We emerged from the Global Summit in Warsaw with ambitious goals. The 4.0 licenses achieve those goals, and more. These licenses are well-suited for use by governments and publishers of public sector information and other data, especially in the European Union where sui generis database rights exist. Other features include (greatly) improved readability and organization, common-sense attribution, and a new mechanism that permits those who may have violated a license term to regain rights automatically if corrected in a timely manner.
None of these improvements could have been achieved by CC alone. We have always leaned heavily on the brilliance and dedication of our impressive network of legal and public licensing experts. Just as important has been the active, vocal involvement of the broader CC community. We remain true to our stewardship obligations because of them, all of whom are deeply passionate about the issues we tackle. The 4.0 licenses, Creative Commons, and the public license development process are all the better for the involvement of these participants.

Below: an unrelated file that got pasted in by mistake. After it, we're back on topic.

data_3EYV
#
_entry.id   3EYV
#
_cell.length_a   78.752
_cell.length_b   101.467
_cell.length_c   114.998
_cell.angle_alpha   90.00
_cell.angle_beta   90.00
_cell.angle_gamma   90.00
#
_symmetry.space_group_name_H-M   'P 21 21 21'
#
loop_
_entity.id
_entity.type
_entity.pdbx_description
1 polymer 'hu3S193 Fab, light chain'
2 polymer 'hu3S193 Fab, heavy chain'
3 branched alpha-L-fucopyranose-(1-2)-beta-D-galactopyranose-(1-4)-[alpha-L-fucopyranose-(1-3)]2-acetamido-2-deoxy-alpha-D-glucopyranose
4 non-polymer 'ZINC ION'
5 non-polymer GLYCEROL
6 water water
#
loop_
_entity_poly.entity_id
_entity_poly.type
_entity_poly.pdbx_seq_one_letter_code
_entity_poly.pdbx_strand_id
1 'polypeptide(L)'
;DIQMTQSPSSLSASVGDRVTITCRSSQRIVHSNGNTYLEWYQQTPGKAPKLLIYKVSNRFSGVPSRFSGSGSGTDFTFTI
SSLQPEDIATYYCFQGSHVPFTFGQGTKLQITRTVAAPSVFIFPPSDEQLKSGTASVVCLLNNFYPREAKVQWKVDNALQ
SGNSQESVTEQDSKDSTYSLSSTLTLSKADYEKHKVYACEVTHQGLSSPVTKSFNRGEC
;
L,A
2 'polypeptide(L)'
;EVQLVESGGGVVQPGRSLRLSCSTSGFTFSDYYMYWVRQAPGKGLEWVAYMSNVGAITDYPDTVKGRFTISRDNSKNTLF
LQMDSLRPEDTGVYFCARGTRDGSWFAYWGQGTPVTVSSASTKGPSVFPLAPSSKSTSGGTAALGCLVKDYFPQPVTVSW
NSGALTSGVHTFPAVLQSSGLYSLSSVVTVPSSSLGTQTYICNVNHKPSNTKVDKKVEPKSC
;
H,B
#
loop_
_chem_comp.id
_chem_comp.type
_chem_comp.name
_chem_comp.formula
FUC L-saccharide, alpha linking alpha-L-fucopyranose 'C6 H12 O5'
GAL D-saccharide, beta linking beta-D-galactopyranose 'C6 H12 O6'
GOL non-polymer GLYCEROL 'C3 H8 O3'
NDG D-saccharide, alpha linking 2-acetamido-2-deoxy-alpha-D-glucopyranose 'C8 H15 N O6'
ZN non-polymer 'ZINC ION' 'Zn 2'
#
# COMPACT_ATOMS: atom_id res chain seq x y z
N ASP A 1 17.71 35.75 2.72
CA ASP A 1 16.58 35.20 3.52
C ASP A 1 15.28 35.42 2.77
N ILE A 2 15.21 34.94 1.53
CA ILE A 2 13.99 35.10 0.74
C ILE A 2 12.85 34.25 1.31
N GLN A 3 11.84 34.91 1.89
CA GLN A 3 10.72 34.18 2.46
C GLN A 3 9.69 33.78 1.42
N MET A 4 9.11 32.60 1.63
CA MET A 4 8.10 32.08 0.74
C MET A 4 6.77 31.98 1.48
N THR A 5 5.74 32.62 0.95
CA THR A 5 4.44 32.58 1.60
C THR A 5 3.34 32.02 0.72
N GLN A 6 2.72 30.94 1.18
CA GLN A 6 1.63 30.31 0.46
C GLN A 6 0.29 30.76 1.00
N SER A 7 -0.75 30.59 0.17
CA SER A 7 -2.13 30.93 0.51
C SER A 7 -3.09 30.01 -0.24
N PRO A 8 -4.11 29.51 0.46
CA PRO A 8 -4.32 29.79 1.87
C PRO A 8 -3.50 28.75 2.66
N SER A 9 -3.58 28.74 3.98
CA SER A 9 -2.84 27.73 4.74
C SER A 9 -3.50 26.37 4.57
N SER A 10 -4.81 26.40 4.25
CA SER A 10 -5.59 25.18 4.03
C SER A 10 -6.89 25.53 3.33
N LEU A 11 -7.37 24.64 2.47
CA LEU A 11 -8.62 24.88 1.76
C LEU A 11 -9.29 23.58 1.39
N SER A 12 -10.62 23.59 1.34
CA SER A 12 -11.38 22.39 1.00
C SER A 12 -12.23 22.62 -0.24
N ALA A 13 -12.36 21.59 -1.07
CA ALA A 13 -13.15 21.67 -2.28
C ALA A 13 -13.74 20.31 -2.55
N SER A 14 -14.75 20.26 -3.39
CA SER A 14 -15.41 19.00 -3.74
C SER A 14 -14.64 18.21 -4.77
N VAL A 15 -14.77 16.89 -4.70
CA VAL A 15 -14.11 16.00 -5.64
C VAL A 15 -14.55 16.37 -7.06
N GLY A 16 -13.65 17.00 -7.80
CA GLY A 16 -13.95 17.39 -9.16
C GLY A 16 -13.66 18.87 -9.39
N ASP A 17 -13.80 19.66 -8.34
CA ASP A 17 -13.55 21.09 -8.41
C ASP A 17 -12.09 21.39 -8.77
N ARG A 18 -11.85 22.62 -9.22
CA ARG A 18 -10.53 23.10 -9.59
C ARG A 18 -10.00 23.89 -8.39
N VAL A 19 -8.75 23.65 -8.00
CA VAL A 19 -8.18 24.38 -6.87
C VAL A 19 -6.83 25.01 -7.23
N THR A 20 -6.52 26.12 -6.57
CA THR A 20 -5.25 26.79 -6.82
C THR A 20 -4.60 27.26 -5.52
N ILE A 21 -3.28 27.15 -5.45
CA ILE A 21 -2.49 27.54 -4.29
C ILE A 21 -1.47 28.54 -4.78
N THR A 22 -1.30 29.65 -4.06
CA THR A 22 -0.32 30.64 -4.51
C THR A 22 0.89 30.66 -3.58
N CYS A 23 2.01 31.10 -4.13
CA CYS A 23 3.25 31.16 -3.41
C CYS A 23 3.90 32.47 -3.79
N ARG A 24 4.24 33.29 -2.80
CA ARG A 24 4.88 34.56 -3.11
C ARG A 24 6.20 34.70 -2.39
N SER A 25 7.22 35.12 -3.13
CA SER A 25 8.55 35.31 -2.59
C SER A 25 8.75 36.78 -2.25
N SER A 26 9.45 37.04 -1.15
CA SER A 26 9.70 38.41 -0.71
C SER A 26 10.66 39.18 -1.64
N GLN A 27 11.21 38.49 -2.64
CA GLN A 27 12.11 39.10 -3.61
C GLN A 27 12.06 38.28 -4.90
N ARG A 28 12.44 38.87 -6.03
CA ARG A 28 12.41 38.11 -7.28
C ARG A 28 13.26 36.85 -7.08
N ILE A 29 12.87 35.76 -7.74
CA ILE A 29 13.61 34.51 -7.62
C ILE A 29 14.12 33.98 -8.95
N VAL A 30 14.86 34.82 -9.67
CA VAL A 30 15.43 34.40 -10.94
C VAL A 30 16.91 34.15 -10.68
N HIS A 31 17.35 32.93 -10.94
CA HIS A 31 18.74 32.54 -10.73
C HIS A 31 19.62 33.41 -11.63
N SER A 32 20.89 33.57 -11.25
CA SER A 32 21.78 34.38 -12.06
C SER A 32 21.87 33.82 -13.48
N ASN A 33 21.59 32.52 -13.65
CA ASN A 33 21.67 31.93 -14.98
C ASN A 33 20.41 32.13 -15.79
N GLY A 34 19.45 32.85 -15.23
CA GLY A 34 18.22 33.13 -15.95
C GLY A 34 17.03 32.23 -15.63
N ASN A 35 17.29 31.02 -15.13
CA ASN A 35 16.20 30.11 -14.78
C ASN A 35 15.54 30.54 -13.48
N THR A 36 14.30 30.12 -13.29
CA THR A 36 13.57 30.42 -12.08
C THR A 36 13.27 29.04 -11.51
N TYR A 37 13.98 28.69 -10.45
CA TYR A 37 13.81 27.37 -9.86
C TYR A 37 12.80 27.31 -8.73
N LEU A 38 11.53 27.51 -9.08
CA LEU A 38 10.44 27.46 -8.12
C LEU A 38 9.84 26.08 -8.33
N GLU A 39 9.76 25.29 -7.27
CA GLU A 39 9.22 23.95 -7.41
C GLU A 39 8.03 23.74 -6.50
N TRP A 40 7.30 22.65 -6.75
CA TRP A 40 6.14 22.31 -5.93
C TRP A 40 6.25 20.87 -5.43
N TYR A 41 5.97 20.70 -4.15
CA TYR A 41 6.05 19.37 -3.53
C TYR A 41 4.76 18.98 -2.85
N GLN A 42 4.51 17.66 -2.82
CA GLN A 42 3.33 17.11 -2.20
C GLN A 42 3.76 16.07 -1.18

You can find highlights of the most significant improvements on our website, track the course of the public discussion and evolution of the license drafts on the 4.0 wiki page, and view a recap of the central policy decisions made over the course of the versioning process.
With the 4.0 licenses published, we will be turning our attention to official translations of the legal code in partnership with CC-Netherlands. Translations of our new deeds are also underway, with the Dutch version already completed.
Thanks to everyone who participated in the process. With your help, the 4.0 licenses are the most global, robust, and user-friendly CC licenses to date. Congratulations everyone!